Tuesday, January 12

Two Tolkien Games Part One: Lord of the Rings

Cait and I recently played two of Lord of the Rings board games. One has quickly become one of our all-time favorites. The other, I don’t think we’ll ever play again.

That game is Lord of the Rings, a co-operative game from board game legend Reiner Knizia. Even though the experience of muddling though it was pretty lousy, it’s nevertheless worth reflecting on, since it raised a crucial and rarely-seen existential question: should this game have been made at all?

Lord of the Rings plays out over a series of four boards, representing Moria, Helm’s Deep, Shelob’s Lair, and Mordor. (Full disclosure: in our first—and only—game, Cait and I didn’t even make it through Helm’s Deep.) Gameplay is identical on each: players draw tiles that can trigger either generic or scenario-specific bad things, and then they advance pawns along the board’s tracks. These tracks confer tokens that are used to either activate Gandalf’s powers or keep the ring from corrupting the Fellowship. Track advancement and bad thing–prevention is done by trading in cards, which have symbols that represent friendship (a handshake), hiding (a bush), fighting (a sword), traveling (feet), or wild (a star).

I cannot describe the tedium of playing this game any better than BoardGameGeek user MontyCircus:
Player 1: "Okay I flip this. Darn. Does anyone have a bush? Or a star would work too."
Player 2: "I have a bush."
Player 1: "Awesome that you had that bush card."
Player 2: "Okay my turn. Flip this. Darn. Does anyone have a handshakey?"
Player 3: "I have a handshakey."
Player 2: "Good thing you had that handshakey. Okay I'm going to move this cone and take a ring."
This repeats until you get to the end of the fourth board or until the Sauron marker reaches all of the hobbit markers on the corruption track.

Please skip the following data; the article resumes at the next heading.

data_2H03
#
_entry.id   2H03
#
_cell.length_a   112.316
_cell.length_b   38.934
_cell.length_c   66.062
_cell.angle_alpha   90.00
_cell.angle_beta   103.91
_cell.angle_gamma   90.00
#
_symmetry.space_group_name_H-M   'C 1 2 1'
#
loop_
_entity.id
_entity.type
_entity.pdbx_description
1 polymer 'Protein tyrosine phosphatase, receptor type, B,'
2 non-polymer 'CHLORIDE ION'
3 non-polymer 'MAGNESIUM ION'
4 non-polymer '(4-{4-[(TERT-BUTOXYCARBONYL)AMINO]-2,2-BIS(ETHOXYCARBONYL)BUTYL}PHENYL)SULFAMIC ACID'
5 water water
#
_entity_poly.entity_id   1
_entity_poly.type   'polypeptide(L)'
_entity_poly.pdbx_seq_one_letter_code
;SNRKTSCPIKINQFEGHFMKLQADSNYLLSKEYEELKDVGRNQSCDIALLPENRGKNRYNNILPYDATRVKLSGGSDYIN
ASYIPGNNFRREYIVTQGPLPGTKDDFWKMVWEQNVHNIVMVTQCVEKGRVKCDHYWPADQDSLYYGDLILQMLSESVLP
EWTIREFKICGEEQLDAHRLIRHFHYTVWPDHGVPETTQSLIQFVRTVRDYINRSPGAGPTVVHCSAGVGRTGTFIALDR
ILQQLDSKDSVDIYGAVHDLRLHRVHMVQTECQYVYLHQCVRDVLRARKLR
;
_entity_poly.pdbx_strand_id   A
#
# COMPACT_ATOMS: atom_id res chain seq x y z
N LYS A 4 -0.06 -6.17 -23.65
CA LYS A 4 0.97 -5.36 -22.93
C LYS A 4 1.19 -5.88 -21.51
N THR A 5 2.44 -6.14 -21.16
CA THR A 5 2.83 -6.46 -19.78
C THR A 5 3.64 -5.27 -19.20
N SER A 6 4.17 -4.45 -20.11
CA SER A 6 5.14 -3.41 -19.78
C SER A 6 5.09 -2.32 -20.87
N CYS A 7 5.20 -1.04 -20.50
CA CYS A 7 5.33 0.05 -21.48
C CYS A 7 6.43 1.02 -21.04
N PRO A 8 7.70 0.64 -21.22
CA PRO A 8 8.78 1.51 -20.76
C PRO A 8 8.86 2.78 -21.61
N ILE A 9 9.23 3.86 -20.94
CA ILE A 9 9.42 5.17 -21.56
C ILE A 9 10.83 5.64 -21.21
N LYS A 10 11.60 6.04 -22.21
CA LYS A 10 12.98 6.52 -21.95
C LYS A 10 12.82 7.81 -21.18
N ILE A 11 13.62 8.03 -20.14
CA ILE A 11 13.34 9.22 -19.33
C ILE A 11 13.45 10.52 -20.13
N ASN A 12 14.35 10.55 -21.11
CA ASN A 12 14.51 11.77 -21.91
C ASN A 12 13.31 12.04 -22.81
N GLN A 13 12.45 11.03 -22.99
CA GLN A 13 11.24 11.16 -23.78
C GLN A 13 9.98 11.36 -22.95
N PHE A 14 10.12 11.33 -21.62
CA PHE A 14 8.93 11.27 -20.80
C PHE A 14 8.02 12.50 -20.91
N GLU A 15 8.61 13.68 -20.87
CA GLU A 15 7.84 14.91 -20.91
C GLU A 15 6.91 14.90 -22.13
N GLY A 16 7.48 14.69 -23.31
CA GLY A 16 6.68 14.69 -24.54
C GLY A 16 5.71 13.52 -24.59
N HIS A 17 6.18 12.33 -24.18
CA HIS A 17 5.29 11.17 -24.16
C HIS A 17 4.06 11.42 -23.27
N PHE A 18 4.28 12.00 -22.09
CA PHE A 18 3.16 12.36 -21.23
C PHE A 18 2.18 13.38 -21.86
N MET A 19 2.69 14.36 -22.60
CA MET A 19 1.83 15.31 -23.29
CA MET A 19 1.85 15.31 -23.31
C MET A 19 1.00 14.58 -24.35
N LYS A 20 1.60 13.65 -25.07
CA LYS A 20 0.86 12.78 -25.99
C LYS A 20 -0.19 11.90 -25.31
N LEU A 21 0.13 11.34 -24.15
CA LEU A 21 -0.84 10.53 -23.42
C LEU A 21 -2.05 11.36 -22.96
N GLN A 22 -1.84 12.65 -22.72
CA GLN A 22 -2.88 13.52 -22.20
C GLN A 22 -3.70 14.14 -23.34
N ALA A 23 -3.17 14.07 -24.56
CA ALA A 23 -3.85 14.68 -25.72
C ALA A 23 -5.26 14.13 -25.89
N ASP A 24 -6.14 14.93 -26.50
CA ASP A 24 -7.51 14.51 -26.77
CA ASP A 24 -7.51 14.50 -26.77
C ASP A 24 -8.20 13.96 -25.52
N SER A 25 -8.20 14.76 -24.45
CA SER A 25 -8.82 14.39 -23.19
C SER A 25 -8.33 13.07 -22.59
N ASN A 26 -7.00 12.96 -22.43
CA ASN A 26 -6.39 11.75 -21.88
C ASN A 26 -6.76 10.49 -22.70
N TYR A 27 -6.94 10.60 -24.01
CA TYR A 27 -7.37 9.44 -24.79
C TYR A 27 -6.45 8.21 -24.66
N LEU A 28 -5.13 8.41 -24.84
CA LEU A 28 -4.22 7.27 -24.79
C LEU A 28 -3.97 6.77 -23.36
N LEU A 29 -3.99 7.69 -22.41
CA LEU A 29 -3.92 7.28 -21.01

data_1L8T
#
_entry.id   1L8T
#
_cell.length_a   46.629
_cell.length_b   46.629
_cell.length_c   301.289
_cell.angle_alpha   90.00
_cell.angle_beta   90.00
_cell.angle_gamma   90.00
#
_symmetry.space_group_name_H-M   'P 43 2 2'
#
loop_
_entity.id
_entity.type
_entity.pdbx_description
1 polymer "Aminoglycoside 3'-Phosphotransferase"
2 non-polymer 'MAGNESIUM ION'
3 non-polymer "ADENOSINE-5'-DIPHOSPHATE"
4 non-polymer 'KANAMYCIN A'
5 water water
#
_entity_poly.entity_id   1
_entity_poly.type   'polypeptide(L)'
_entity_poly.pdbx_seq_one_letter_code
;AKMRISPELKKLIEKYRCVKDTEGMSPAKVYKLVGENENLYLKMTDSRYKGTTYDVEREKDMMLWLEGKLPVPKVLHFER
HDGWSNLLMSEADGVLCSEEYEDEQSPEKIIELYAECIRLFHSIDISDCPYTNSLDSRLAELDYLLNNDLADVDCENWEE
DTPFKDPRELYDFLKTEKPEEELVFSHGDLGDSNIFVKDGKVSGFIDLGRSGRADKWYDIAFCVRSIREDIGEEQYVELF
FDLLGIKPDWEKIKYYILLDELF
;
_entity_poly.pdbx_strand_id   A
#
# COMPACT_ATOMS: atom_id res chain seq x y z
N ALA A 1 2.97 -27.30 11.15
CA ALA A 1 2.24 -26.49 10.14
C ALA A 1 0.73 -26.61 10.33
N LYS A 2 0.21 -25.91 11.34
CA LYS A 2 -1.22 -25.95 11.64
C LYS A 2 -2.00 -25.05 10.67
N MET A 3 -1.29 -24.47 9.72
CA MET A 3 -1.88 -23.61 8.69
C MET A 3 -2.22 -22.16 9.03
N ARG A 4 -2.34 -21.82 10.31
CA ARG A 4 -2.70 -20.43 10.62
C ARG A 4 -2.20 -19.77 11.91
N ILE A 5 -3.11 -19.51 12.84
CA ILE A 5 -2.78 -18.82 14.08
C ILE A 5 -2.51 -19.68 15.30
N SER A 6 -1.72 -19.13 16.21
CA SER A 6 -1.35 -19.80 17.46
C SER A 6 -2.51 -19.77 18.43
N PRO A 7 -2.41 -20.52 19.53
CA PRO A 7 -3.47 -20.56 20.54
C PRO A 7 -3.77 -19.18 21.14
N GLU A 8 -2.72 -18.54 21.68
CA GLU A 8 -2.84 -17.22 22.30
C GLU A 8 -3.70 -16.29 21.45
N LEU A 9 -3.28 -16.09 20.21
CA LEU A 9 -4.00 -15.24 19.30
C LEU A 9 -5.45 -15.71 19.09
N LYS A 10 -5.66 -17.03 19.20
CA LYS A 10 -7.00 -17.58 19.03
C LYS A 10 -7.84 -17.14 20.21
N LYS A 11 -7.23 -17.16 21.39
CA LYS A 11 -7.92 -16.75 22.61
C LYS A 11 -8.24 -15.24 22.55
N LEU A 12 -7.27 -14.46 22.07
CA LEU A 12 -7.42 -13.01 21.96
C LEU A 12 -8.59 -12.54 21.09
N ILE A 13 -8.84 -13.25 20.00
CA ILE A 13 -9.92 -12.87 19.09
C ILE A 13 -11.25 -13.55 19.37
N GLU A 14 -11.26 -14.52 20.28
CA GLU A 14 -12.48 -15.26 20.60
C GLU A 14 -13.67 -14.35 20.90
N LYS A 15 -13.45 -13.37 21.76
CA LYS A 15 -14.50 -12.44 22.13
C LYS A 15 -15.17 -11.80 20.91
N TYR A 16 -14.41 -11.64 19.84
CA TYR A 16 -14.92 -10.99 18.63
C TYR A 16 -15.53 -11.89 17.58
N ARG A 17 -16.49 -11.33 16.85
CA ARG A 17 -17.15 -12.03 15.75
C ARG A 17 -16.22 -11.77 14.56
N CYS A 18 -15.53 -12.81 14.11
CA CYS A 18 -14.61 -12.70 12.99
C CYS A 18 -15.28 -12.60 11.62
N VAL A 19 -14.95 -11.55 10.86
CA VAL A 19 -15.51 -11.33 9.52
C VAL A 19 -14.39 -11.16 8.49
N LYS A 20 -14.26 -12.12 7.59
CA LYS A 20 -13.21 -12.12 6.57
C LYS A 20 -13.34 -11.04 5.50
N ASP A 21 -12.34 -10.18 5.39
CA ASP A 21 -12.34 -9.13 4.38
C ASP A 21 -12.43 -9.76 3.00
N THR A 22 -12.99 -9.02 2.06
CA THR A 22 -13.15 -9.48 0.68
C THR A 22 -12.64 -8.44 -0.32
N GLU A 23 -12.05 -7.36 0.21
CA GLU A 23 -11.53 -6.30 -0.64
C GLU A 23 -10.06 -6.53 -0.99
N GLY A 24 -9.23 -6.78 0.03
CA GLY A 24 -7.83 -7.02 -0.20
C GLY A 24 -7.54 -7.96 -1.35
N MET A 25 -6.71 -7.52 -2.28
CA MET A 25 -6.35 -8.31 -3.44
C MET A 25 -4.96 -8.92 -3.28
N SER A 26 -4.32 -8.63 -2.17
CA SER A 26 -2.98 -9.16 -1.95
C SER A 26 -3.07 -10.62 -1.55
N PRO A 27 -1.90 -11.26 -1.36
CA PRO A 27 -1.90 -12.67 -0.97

Does any of that sound like Lord of the Rings to you?

Lord of the Rings?

Nope. Instead you either play your own cards, get one of the other players to play one of theirs, or just suffer the corruption consequences. This means that the entire game boils down to choosing to discard cards now or save them for later. For four boards. Or until you all die.

I’m unsure of whether this game is boring in and of its own mechanics, or if the attempt at being a Lord of the Rings game is what makes it bad. While I find the typical characterization of Dr. Knizia’s themes as “pasted-on” a bit unfair (I can see the theme in Tigris and Euphrates!) the symbol-discarding is tragically unevocative of Tolkien’s epic. Oh, sure, elements from the book are there: after all, the “Sting” card has two fighting symbols instead of one!

Furthermore, the co-operative aspect of Lord of the Rings is disappointing. Though the self-sacrifice aspects (“I’ll suffer the corruption so that you can go on.”) are perhaps the most thematic of the game’s mechanics, discussions among players seem to amount to nothing more than risk-assessment. Compared with the co-operative puzzle-solving that you find in, say, Pandemic or Ghost Stories, Lord of the Rings is unsatisfying. I’ll admit that a better sense of the pace of the game would give context to make more informed choices, but in our defense, Lord of the Rings is not a game that made us want to play it again.

The greater question remains, however: what is the reason to play or even make a Lord of the Rings game with these mechanics? What do you gain by discarding symbols to advance pawns on boards, even if the boards have John Howe art and the discard prompts share descriptions with events from the books?

In Lord of the Rings, you can’t deviate from the original narrative. You can’t brave the avalanche and take the pass rather than descend into Moria. You can’t save Boromir, seeing what happens if the Ring takes Gimli or Legolas instead. You can’t send Merry to Gondor, Pippen to Rohan, or Sam to Isengard. You can’t sneak through the gates instead of climbing the stair. You are locked, 100%, into the story as written. (Actually, not strictly 100%: ironically, the fewer of the book events that you trigger, the more likely you are to survive to the end.)

Cait is of the opinion that if what you want is to re-live the books without actually reading them, you might as well just watch the movies. The power of the game medium is to give players agency, the chance to execute their own strategies and see what comes of them. Lord of the Rings offers none of that. There’s no way to carve your own path through Tolkien’s world, only to follow the tracks and hope you don’t die.

Next post, I’ll talk about War of the Ring, the brilliant game that is everything that Lord of the Rings is not.

Finally, I can’t ignore this game’s greatest crime: in order to support five players, they added a fifth hobbit to the Fellowship. That hobbit’s name? Fatty.

Correction: I was wrong about Fatty. He is, in fact, a canonical character: Fredegar Bolger. This what I get for watching the movies over and over but going for 15 years without reading the books. Thanks to Jimbers for setting me straight, and apologies to the game developers for mistakenly calling this a “crime.” The rest of my objections still stand, however.